A rod-like peptide can carry RNA and drug molecules into cancer cells

Scientists in Korea have created an artificial virus that can target the nucleus of cancer cells and knock out specific genes. The work opens up the possibility of a new type of ’vector’ for carrying genetic material into diseased cells - the basis of gene therapy.

Usually modified natural viruses are used in gene therapy experiments, as they are the supreme infiltrators of cells. However, these have had only sporadic success - the body’s immune system can react against them and there is evidence that the viruses can themselves cause cancer. Efforts to develop artificial viruses - essentially proteins that can smuggle genes into cells without being detected - have been unsuccessful because producing viruses of consistent size and shape has proved difficult.


Source: © Wiley-VCH

The two-layered peptide ’virus’ holds a hydrophobic payload between the layers, and has coiled RNA molecules strapped to the sides

Myongsoo Lee and colleagues at Yonsei University in Seoul set about making a robust peptide scaffold capable of carrying genetic material into a cell. Lee’s team assembled thin sheets of peptides consisting of alternating hydrophobic - water-repelling - and charged amino acids. These sheets self-assembled into long, thin, two-layered sandwich structures. The researchers engineered key features into their scaffold: cationic segments capable of binding nucleic acids, and carbohydrate portions that could dock onto receptors on a cell’s surface to allow entry of the particle into the cell. 

’The most important structural feature of the virus is that its shape is rod-like,’ says Lee. It is easier to control the size and shape of a filamentous virus, which also persist longer in living cells.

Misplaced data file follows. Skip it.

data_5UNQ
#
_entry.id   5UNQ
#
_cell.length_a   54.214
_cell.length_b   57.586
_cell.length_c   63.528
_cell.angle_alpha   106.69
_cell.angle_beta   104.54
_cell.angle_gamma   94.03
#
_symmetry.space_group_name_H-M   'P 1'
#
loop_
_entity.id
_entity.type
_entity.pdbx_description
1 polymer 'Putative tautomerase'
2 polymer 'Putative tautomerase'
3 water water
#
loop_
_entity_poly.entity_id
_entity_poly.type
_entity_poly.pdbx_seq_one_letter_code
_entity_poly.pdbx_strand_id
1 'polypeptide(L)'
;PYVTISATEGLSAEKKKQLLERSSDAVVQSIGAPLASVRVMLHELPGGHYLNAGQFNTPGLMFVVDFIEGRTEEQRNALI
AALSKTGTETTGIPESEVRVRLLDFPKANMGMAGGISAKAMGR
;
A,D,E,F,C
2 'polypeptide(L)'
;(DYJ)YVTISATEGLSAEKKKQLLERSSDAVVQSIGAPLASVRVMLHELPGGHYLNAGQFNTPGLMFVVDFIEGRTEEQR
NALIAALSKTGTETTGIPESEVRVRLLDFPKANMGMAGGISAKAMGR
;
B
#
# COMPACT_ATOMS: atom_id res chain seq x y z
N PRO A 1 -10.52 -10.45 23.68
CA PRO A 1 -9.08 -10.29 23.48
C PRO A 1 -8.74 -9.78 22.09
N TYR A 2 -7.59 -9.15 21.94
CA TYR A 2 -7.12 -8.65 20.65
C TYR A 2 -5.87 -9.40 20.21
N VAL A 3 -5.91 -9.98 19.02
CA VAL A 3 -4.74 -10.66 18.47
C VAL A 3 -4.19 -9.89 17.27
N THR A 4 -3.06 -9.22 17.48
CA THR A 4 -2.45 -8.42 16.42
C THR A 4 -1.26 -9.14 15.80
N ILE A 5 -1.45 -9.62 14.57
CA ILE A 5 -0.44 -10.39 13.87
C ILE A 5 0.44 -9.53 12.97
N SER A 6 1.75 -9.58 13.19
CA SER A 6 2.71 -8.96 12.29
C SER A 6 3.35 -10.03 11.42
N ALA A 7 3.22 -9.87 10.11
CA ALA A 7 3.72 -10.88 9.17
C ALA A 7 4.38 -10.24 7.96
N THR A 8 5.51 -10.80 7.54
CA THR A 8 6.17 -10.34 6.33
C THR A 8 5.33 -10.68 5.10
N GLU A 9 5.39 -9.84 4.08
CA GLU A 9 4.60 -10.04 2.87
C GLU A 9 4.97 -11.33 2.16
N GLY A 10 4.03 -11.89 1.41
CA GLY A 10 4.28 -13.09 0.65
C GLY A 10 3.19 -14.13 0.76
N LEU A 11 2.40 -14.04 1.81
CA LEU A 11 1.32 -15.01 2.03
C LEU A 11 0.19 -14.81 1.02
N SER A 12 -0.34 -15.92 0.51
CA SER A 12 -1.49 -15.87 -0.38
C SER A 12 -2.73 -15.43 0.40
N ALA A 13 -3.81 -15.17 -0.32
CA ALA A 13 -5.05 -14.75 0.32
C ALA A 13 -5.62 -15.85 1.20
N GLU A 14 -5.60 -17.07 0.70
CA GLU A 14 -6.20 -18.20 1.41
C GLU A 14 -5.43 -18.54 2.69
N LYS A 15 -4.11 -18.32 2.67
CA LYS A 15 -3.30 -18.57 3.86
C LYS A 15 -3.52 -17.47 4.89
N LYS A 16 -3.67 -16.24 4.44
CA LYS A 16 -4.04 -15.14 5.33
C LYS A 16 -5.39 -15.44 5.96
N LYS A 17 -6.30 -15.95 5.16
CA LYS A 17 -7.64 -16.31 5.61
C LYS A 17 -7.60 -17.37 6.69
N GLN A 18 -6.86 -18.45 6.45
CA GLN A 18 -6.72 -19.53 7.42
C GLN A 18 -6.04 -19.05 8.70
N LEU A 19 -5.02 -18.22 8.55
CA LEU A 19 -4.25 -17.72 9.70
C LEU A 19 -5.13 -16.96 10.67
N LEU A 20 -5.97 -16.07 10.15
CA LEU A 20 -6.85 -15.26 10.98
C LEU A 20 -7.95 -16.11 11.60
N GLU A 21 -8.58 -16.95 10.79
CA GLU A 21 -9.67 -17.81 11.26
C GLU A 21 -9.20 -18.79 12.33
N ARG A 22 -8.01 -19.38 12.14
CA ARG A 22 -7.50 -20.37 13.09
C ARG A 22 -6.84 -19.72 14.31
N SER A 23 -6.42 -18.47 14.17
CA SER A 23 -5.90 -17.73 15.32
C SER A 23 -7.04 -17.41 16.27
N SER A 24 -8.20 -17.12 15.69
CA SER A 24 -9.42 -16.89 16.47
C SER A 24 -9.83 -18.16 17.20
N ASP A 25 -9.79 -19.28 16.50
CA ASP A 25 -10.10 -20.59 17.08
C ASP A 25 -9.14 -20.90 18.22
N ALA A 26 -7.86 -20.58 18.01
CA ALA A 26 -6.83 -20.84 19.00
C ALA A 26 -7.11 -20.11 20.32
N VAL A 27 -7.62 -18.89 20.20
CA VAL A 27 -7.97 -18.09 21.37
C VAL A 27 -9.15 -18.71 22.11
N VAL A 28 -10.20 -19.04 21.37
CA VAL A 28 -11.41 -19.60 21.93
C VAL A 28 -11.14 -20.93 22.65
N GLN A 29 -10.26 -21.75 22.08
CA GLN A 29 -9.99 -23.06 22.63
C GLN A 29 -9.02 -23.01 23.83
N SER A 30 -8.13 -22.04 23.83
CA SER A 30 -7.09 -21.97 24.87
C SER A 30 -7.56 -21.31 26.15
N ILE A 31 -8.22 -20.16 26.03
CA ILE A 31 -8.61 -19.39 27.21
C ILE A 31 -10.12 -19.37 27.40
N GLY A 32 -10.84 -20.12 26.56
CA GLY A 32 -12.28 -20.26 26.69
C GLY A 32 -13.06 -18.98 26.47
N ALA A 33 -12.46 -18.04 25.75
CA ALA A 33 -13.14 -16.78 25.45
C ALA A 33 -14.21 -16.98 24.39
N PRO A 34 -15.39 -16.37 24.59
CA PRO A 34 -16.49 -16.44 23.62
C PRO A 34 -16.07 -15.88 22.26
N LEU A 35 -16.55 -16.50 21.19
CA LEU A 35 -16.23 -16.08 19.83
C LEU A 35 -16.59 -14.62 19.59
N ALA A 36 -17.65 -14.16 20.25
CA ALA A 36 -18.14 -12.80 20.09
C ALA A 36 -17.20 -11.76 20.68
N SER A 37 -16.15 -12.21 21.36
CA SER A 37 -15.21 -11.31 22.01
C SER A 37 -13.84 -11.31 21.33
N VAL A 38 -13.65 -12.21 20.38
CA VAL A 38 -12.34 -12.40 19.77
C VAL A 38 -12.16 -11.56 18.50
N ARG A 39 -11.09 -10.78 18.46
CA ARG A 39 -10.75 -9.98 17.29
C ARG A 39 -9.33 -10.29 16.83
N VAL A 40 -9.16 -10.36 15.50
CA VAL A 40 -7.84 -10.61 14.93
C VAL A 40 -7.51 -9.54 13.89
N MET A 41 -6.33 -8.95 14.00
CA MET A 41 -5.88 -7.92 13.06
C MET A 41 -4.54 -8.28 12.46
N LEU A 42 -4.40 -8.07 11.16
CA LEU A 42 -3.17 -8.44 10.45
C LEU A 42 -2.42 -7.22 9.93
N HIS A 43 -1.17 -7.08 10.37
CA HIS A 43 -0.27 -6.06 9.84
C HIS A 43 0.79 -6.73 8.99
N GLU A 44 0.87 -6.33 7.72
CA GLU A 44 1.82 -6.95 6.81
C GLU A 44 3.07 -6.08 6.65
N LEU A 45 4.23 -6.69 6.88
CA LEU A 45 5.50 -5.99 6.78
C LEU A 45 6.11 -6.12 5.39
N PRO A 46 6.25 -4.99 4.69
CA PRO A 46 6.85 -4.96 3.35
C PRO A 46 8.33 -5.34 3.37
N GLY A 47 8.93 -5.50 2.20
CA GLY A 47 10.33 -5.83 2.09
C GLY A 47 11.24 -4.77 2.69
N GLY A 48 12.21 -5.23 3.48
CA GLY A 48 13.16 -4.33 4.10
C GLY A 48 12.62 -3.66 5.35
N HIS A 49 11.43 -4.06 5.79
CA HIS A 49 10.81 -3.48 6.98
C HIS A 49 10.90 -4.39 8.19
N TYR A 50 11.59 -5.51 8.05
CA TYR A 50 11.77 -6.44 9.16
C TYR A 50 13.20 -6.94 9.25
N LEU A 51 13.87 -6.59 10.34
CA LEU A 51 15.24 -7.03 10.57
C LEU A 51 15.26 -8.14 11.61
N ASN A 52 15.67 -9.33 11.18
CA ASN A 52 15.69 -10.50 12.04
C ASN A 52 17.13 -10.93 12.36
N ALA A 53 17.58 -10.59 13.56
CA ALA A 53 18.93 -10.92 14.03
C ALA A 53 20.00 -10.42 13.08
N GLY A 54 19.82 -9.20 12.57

The researchers then lashed molecules of RNA onto the virus surface at the cationic binding sites. These short lengths of RNA were chosen specifically to ’silence’ genes in a host cell through a process called RNA interference. They presented the RNA-laden virus to cancer cells in a test tube. The virus was taken up and the target genes subsequently silenced. In a second experiment the researchers placed a hydrophobic dye molecule - as a substitute for a drug molecule - in the cavity between the two layers of the virus. This too was taken into the nucleus of the cell, demonstrating the ability of the system to deliver drugs to the nucleus.

Commenting on the work, Peter Searle, based at Cancer Research UK’s Institute for Cancer Studies at the University of Birmingham, says, ’This research shows that peptides can assemble into neat ribbon-like structures and bind small nucleic acid molecules. Importantly, the peptides structures can deliver these small molecules into cells. It will be interesting to find out if the ribbons can also bind to larger pieces of DNA - such as whole genes or the genomes of viruses that could kill cancer cells - and deliver these to the intended target cells in the body.’

Simon Hadlington